Emotion (Deluxe) Carly Rae Jepsen
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- 1Run Away With Me04:11
- 3I Really Like You03:25
- 4Gimmie Love03:22
- 5All That04:37
- 6Boy Problems03:42
- 7Making The Most Of The Night03:59
- 8Your Type03:20
- 9Letâ€™s Get Lost03:13
- 10LA Hallucinations03:05
- 11Warm Blood04:13
- 12When I Needed You03:41
- 13Black Heart02:57
- 14I Didnâ€™t Just Come Here To Dance03:40
- 15Favourite Colour03:29
Info for Emotion (Deluxe)
Carly Rae Jepsen was nearly a victim of her own success. Her breakthrough single 'Call Me Maybe' wasn't just big -- it was one of 2012's definitive songs, with a presence so massive that it overshadowed just how good Kiss, the album that housed it, was. After taking time to regroup, Jepsen returns with E-MO-TION, another set of songs that are better than the average Top 40 hit. While nothing here is as instantly striking as 'Call Me Maybe,' the album gives the impulsive sweetness of her big hit some perspective. If Kiss was the sound of first love and first heartbreak, then E-MO-TION captures how heady the ups and downs of crushes can be the third or fourth time around. For every head-over-heels declaration like 'Run Away with Me,' there's a song such as 'I Really Like You,' a smaller-scale outburst where Jepsen acknowledges 'this isn't love.' This sophistication extends to the music; where Kiss suggested several potential directions, E-MO-TION presents a more unified front. A-list songwriters and producers including Sia, Devonté Hynes, Ariel Rechtshaid, Shellback, and Greg Kurstin help her focus Kiss' effervescence into a cohesive sound that is somehow even more '80s-influenced. The slap bass and crystalline synths on 'All That' turn it into a seemingly long-lost slow jam, while Rechtshaid's unabashedly glossy production on 'When I Needed You' reflects how big an impact his work with HAIM had on the 2010s pop landscape. Jepsen gets more adventurous on the album's second half, teaming with Sia to bring newfound drama to 'Making the Most of the Night' and with Rostam Batmanglij and Tegan and Sara on 'Warm Blood,' one of E-MO-TION's most contemporary-sounding tracks. Jepsen said she drew inspiration for the album from Cyndi Lauper and Robyn, both of whom excel at sounding exuberant and yearning at the same time. Like those artists, Jepsen is at her finest when she lets her sparkly facades crumble a little with vulnerable lyrics. The excellent 'Your Type' is so deftly self-deprecating and catchy that it could actually be a Robyn song, while the title track and 'Boy Problems' capture longing and heartache in ways that feel like they were written for everyone's inner junior high schooler. An even more consistent album than Kiss, E-MO-TION further defines Jepsen as an equally stylish and earnest pop artist.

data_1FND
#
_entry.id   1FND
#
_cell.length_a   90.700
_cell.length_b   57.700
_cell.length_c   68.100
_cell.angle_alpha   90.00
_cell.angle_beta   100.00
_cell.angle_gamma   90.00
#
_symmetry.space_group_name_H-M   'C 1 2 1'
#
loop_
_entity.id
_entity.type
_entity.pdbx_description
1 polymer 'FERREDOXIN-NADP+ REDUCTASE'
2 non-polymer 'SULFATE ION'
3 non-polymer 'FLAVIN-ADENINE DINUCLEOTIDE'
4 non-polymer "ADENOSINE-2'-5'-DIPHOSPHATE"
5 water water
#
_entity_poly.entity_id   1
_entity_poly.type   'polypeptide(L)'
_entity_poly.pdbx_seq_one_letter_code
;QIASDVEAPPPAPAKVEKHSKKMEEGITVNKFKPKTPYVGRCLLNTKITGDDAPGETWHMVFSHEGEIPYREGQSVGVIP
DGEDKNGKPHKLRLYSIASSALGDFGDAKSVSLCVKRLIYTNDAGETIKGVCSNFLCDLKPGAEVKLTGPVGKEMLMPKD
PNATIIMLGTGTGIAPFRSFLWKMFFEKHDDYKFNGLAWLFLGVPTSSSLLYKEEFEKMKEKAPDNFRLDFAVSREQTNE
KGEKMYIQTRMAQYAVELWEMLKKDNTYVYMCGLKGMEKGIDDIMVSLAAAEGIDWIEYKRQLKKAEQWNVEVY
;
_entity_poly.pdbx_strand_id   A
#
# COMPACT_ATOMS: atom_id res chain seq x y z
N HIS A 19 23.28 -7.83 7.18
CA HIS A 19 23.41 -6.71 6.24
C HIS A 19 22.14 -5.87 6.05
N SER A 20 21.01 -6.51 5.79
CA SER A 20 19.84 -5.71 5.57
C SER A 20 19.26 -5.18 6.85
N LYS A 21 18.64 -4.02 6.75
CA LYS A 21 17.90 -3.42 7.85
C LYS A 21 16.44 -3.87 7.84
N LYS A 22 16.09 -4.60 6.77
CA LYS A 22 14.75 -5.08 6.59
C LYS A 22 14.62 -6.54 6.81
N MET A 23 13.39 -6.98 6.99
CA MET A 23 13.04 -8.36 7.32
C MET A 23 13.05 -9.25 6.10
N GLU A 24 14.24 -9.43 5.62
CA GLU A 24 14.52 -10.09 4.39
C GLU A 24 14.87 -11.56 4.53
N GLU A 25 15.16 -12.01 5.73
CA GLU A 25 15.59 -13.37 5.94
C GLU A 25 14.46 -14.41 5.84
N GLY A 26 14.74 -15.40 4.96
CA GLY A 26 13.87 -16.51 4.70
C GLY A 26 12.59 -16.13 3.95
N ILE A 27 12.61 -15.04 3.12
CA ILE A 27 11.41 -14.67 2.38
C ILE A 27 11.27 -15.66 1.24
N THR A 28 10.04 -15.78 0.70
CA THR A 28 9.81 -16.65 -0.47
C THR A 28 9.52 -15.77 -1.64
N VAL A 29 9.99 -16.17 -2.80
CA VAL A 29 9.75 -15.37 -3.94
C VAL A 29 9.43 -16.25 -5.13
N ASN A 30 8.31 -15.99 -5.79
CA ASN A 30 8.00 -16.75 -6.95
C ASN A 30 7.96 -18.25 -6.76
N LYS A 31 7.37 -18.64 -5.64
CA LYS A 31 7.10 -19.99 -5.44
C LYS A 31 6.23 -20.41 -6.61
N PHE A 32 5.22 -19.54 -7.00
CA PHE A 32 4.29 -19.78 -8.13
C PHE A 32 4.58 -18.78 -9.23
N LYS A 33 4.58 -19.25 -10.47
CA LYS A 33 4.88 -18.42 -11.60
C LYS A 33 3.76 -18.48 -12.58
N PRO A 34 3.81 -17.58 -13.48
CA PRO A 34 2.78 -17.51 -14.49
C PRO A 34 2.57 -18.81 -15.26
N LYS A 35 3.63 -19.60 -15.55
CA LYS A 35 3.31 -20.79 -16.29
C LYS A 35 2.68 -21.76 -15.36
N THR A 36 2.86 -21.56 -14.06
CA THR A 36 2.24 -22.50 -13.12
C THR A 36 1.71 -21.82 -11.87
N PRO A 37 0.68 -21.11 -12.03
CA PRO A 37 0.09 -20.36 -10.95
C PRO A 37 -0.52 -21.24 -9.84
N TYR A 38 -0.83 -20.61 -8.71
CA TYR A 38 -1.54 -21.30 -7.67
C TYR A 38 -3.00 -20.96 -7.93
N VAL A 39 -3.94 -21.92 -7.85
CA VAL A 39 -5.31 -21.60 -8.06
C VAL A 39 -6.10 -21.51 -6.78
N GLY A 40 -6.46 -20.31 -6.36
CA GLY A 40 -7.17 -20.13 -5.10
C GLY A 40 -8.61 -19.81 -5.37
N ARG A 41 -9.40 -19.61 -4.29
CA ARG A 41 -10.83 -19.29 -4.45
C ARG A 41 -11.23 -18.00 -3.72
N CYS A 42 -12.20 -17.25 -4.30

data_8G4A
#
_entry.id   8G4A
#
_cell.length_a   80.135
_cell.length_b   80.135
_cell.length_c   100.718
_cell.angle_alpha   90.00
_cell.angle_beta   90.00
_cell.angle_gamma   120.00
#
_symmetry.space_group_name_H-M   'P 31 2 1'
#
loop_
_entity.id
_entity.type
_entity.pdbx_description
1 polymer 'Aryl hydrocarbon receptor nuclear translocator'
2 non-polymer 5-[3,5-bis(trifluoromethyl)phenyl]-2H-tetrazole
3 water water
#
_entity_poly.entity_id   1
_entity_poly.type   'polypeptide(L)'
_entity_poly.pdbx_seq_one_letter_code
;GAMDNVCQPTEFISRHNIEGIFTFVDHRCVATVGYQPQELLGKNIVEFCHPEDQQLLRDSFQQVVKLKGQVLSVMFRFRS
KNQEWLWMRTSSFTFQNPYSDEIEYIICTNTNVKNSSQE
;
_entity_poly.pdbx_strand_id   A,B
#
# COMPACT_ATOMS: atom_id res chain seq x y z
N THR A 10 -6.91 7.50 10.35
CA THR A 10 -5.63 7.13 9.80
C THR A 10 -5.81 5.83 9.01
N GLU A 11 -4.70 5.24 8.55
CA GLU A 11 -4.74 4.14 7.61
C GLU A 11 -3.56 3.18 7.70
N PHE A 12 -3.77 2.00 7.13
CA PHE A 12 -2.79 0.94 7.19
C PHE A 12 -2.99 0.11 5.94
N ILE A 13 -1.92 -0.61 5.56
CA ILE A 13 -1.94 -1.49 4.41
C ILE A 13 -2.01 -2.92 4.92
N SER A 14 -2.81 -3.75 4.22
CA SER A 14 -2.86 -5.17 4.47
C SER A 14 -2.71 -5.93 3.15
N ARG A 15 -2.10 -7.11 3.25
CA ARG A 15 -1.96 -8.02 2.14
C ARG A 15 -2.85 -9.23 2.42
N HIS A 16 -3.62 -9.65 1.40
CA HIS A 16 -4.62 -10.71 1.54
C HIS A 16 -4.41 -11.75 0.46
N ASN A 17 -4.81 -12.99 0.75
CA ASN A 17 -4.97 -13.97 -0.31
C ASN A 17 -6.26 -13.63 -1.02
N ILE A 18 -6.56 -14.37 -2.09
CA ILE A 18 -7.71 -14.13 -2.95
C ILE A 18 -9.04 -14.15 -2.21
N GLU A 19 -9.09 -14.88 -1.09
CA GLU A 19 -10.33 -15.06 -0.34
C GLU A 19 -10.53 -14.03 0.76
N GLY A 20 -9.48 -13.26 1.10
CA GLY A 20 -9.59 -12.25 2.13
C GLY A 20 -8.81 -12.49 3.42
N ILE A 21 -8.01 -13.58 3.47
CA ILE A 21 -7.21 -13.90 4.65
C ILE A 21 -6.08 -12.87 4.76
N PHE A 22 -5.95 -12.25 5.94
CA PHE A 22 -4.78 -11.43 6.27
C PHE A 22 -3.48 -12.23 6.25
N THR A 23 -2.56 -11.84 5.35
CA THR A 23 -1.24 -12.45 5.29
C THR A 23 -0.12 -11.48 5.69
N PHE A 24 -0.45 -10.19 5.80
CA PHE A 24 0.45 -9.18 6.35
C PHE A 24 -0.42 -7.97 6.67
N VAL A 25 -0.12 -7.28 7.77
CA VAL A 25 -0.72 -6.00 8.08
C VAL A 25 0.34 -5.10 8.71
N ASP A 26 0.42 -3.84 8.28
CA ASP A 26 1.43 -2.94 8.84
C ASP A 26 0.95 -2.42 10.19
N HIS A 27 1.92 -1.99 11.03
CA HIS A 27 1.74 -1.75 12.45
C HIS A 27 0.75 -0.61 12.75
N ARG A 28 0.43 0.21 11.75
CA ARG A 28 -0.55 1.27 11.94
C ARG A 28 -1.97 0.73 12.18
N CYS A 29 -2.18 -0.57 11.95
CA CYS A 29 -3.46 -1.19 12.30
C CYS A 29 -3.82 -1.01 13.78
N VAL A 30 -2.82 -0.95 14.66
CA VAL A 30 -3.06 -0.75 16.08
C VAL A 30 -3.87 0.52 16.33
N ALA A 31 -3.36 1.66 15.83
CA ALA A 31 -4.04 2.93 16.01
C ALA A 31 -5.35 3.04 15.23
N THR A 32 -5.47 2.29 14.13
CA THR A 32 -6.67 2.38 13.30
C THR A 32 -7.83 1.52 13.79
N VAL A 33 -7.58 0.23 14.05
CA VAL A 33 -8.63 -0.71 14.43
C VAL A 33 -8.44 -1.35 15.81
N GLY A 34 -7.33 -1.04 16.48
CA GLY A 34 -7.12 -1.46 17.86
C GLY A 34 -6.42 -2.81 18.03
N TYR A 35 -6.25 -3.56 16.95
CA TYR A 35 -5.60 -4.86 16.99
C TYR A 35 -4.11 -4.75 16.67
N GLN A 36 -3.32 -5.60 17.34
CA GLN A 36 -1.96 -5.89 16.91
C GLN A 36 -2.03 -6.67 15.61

A Deluxe Edition added three bonus tracks: 'Black Heart,' 'I Didn't Come Here to Dance,' and 'Favourite Colour.'
Carly Rae Jepsen
You know your song has become a bonafide cultural phenomenon when both Colin Powell and the Cookie Monster have covered it. The irresistible earworm “Call Me Maybe” was inescapable this summer, its ubiquity turning its co-author, Canadian singer and songwriter Carly Rae Jepsen, into a breakout star. The 5x-platinum “Call Me Maybe” has sold more than 9.1 million singles worldwide and climbed to No. 1 in more than 37 countries, including the U.S. where it spent a record-breaking nine weeks atop the Billboard Hot 100. “I remember playing the song for my family for the first time,” Jepsen says. “My aunt started dancing and she never dances so I thought that was a good sign. But I never expected it to take off quite like this.”